Don and Megan and Faye

 Posted by on October 19, 2010 at 7:07 am  Characters, Season 4
Oct 192010
 

(Warning: I’ve seen the episode only once, at the finale party, with a couple of drinks in me, so please forgive any misquotes.)

I had this boyfriend. Years before we met, he dated a woman whom I reminded him of. Both of us smart, abrasive, funny, complicated. And then he broke up with her and married his second wife. (There wasn’t an overlap.) When I asked him why he married her, he said “She was easy.” The girlfriend wasn’t easy. I wasn’t easy. He’s since remarried.

I identify with Faye; she’s willful and interesting and in your face and her version of love is to offer realistic, supportive, compassionate advice and a little pressure to do the right thing. She’s not easy.

In the opening scene of Tomorrowland, Faye talked with Don about fixing his identity problem. He was resistant and a little incredulous. She assured him he wouldn’t be alone. She wanted to help things be right and good for him, help him be a good person.

Megan looked into his eyes and told him he was already good.

Faye wanted them to get to know each other. Megan said they already did.

At the finale, my friend Nathaniel said that Don chose Megan because he didn’t want to be with someone who knew who he was. I’m not sure that’s exactly right. I think Don wants very much to be known, but he doesn’t want to have to do the work. He doesn’t want it to be hard.

Faye is hard. Megan is easy.

I thought Faye in the opening scene said everything right, and I was impressed and moved by her. She took a tortured, complicated man, and instead of being dazzled by the romance of that torture and complication, she gently showed him that he could suffer less, be happier, and have support doing so. That she could be not just loving but helpful.

Don said he’d been thinking about Megan a lot, and I’m sure that’s true; he sees her all day, every day. But he didn’t make a move until after this conversation with Faye, and I think that’s significant. Not that he didn’t want Faye to know him, but that he didn’t want painful confrontations. Ever. He had a hard enough time with the one to say goodbye to Faye.

Whoever said Faye is the kind of woman Don has affairs with, not the kind of woman he marries, had a point. Even while he was flirting with Faye, he was dating Bethany in a more formal way. Another marriage type, Bethany was all of the right things: innocent, beautiful, younger, sophisticated, but she was also a clear Betty clone (down to the name). Don has every reason to believe that Megan is Not-Betty. After all, Megan is Maria Von Trapp, an attentive “mother” to Don’s children. (You could parallel the whole Faye/Megan thing to Sound of Music, but I think my sister would be better at that.) When he saw Megan’s reaction to the milkshake, he was startled. What you have to notice is his body language right before she says “It’s just a milkshake.” He’s tensed up. He’s ready. He’s going to jump in and criticize and scold, but he’s also going to soften. He’s going to intervene. He’s in full-on Betty mode. (And let’s leave aside anti-Betty and pro-Betty sentiment for now; the reality is, we know Betty would have been stern if not livid at that spill, whatever her other faults or fine qualities may be.)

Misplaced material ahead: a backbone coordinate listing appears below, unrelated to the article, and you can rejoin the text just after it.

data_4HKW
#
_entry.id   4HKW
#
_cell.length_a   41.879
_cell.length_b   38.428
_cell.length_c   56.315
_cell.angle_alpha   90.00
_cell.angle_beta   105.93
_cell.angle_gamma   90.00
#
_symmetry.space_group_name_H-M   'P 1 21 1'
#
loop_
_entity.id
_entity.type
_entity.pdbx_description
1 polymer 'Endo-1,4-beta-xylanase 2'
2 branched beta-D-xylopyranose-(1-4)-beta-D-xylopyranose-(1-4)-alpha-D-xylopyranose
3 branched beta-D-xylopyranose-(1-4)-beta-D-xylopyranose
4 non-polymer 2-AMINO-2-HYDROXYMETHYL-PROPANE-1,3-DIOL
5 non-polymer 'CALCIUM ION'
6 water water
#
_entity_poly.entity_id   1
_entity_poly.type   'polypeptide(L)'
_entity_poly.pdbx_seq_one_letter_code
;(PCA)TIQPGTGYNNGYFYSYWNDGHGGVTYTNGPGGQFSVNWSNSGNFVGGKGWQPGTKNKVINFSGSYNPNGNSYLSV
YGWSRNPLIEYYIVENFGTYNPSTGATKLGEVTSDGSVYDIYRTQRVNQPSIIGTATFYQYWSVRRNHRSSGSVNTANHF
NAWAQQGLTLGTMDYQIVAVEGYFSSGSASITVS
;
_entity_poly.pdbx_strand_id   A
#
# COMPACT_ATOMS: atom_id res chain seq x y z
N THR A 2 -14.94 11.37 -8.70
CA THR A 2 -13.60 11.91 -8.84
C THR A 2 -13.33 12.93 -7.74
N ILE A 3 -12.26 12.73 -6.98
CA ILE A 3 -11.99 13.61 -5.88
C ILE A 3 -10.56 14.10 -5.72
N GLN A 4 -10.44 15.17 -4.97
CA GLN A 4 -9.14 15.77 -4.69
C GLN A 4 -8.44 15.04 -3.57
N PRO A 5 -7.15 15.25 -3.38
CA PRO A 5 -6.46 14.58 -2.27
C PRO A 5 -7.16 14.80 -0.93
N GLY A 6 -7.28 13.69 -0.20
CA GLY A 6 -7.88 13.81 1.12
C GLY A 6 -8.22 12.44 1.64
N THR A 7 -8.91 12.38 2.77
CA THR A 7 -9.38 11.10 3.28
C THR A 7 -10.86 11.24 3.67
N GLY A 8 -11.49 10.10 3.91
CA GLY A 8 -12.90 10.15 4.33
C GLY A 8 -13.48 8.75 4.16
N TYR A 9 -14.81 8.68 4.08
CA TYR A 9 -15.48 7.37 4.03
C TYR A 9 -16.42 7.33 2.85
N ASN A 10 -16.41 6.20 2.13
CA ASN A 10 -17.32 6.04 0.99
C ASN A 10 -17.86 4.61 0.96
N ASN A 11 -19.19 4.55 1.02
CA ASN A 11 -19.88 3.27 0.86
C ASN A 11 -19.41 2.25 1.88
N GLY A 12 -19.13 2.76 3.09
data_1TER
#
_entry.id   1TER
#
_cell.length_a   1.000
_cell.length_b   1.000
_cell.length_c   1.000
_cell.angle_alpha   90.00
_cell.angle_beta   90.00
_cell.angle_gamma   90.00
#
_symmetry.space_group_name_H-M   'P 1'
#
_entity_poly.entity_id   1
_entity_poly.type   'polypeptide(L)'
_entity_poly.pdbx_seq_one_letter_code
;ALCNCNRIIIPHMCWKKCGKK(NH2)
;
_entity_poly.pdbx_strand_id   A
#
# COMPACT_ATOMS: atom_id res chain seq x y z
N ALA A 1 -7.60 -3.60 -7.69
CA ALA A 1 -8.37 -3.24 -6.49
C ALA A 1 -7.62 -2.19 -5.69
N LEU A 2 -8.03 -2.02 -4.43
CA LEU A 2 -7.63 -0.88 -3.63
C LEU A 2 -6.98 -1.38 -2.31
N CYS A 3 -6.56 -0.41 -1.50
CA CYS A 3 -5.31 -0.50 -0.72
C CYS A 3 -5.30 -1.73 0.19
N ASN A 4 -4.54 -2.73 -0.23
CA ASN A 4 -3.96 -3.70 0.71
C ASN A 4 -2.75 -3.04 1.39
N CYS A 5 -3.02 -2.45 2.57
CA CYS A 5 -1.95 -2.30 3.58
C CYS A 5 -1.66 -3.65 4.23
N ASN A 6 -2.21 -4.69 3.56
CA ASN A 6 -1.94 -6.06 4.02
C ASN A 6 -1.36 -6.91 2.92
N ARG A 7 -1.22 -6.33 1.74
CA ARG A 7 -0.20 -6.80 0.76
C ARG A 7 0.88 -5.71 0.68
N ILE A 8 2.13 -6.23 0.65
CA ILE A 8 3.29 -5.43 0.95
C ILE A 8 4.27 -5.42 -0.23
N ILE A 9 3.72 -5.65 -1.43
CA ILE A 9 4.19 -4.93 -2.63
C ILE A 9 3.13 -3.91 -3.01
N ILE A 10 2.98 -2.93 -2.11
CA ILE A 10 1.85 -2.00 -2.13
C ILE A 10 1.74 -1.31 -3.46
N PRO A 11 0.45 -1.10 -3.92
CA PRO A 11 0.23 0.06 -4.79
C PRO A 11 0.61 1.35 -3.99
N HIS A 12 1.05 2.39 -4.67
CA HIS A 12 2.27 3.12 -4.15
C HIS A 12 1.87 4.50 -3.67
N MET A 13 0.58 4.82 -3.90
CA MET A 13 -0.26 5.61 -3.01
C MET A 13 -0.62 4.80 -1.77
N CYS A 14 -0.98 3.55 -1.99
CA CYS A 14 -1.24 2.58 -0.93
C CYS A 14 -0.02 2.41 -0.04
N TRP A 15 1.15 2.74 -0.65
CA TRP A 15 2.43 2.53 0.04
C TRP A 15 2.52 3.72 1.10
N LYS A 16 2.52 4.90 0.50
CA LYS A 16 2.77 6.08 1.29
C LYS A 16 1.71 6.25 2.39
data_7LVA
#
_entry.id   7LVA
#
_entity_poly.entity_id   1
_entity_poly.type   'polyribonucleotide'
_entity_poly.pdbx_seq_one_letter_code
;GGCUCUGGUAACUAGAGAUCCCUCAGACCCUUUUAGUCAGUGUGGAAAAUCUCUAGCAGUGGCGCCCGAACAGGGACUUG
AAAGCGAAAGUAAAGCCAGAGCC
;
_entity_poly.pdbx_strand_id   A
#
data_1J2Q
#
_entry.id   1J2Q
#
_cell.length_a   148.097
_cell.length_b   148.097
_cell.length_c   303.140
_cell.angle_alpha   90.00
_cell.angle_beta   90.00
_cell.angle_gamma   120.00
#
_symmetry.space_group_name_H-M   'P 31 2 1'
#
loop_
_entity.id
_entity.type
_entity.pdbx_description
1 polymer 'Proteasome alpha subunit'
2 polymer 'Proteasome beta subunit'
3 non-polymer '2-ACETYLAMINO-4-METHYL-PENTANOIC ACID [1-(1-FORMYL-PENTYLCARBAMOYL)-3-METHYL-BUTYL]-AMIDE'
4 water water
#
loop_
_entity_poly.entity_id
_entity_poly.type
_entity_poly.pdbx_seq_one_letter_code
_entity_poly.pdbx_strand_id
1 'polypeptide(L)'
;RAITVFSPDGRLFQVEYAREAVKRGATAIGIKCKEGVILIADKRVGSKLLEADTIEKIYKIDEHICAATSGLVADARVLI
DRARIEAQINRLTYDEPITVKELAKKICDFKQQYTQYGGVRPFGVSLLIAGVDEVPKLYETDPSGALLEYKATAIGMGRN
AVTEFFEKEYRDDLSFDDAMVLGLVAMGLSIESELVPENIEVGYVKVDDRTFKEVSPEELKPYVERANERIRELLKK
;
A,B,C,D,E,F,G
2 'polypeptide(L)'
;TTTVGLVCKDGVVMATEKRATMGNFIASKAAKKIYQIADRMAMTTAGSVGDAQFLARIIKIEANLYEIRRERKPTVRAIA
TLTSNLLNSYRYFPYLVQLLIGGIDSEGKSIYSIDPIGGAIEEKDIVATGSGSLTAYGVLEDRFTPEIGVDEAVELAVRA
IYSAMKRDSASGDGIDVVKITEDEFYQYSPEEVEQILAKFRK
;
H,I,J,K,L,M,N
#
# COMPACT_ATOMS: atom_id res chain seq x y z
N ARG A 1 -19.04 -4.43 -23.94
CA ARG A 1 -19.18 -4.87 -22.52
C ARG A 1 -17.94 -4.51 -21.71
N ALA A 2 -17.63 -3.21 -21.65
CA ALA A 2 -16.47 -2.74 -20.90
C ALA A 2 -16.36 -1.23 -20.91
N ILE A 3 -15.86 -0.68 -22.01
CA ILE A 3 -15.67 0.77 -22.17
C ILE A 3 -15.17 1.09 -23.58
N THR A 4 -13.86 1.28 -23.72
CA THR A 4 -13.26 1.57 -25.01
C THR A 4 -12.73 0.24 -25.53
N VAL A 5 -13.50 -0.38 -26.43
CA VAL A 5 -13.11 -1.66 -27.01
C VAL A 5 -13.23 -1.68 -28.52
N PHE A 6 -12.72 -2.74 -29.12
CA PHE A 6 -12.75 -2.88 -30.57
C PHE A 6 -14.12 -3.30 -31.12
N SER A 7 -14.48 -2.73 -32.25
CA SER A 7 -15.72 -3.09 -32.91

So he sees that she can be a completely different kind of mother, Anna rather than Abigail. The ring he gives her is about the mother she’ll be. (And I guarantee you, Don has a fourth child at the beginning of Season 5.) But when you describe a thing, you also describe its opposite. When you reach for the exact opposite of your problem, you still have the problem.

Roberta and I were just discussing this the other day. In astrology, Virgos are often described as neat freaks, and as hypochondriacs with overflowing medicine chests. I knew someone who was the exact opposite: He was an unbearable, Oscar-Madison-has-nothing-on-me slob, and his medicine chest was compulsively empty. It contained a razor and a bar of soap. Seriously. No aspirin, Band-Aids, shaving cream, NUTHIN. And in both ways, that is equally Virgo. (Astrology books will say this: A neat freak, or the opposite. A hypochondriac, or the opposite. Scorpios are oversexed, unless they’re celibate. Libras are fair-minded, unless they’re crazily impulsive. And so on.) Not-Betty is still a response to Betty, or more accurately, to Abigail Whitman. Don is still living out his unprocessed issues.

Over the past four years, I’ve often seen people ask how it was that Betty came to be married to a man she didn’t know. Why did she make that choice? How could she? I think now we know. Don deep in romance mode is not something we’ve seen before. He’s stunned, knocked off his feet, persuasive, and oh-so-loving. Is it romantic? Yes. Is it sensible? Of course not.